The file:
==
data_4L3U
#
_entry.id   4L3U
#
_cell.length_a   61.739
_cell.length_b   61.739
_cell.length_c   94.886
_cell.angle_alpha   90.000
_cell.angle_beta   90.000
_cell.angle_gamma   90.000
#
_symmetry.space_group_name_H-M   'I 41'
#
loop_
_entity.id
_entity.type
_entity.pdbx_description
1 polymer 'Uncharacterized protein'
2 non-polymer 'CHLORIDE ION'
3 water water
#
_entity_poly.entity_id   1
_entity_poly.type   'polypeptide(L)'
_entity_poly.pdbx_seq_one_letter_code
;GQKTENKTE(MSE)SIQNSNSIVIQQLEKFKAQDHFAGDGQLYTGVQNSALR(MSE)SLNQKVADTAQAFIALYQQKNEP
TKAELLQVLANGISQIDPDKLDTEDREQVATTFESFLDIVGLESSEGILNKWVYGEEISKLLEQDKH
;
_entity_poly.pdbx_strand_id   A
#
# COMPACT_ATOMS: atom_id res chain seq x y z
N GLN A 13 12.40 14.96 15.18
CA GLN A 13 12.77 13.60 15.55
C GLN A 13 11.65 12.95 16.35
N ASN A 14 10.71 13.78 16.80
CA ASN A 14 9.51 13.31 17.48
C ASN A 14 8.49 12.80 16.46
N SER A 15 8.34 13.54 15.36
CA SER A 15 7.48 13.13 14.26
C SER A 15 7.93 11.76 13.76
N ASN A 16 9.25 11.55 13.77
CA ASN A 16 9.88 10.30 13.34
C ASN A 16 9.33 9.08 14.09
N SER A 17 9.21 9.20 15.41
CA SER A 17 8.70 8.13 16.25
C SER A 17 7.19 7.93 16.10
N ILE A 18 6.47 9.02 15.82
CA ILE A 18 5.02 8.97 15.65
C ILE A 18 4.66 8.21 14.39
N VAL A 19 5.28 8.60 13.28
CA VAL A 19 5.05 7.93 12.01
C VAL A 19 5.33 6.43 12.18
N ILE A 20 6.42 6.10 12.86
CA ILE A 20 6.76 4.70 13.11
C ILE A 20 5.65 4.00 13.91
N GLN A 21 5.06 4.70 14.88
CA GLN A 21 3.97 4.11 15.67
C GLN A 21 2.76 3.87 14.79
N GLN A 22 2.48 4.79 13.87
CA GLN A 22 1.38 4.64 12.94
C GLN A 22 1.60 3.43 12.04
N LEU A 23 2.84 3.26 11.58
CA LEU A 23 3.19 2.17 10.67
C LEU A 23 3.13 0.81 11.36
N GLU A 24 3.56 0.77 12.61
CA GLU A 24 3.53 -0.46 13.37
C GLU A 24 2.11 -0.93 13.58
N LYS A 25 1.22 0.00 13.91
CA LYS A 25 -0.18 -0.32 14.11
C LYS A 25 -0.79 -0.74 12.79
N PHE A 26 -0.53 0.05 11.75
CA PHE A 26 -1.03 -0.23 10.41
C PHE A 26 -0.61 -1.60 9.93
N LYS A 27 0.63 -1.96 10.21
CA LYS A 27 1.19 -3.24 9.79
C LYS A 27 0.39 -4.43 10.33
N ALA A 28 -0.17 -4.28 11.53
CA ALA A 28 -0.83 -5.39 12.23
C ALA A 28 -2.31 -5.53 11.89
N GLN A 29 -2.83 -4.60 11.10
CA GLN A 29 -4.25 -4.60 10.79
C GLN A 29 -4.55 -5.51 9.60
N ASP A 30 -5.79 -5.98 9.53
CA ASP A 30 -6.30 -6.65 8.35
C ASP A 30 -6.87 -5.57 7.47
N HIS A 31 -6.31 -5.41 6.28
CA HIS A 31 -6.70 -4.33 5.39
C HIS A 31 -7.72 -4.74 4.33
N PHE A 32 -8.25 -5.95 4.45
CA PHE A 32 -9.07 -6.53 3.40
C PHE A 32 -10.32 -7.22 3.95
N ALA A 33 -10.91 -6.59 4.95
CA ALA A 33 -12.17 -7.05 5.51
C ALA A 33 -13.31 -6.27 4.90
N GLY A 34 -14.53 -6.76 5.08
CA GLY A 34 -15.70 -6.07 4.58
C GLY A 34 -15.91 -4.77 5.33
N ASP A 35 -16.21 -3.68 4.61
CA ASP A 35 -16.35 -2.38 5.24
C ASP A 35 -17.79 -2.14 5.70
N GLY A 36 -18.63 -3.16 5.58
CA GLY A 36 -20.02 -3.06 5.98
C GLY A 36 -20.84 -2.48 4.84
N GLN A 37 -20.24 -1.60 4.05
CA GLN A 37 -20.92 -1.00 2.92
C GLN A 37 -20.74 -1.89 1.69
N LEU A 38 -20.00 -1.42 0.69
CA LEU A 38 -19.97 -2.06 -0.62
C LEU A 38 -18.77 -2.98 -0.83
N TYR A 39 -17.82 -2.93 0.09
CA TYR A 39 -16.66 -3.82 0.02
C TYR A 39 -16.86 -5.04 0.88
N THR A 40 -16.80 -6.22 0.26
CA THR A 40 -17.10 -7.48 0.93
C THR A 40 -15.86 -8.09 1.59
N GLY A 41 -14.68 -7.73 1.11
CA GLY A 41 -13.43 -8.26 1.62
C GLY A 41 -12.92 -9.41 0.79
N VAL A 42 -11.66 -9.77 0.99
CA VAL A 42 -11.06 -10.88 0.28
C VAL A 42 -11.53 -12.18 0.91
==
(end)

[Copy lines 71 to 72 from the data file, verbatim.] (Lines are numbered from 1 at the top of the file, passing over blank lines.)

CA PHE A 26 -1.03 -0.23 10.41
C PHE A 26 -0.61 -1.60 9.93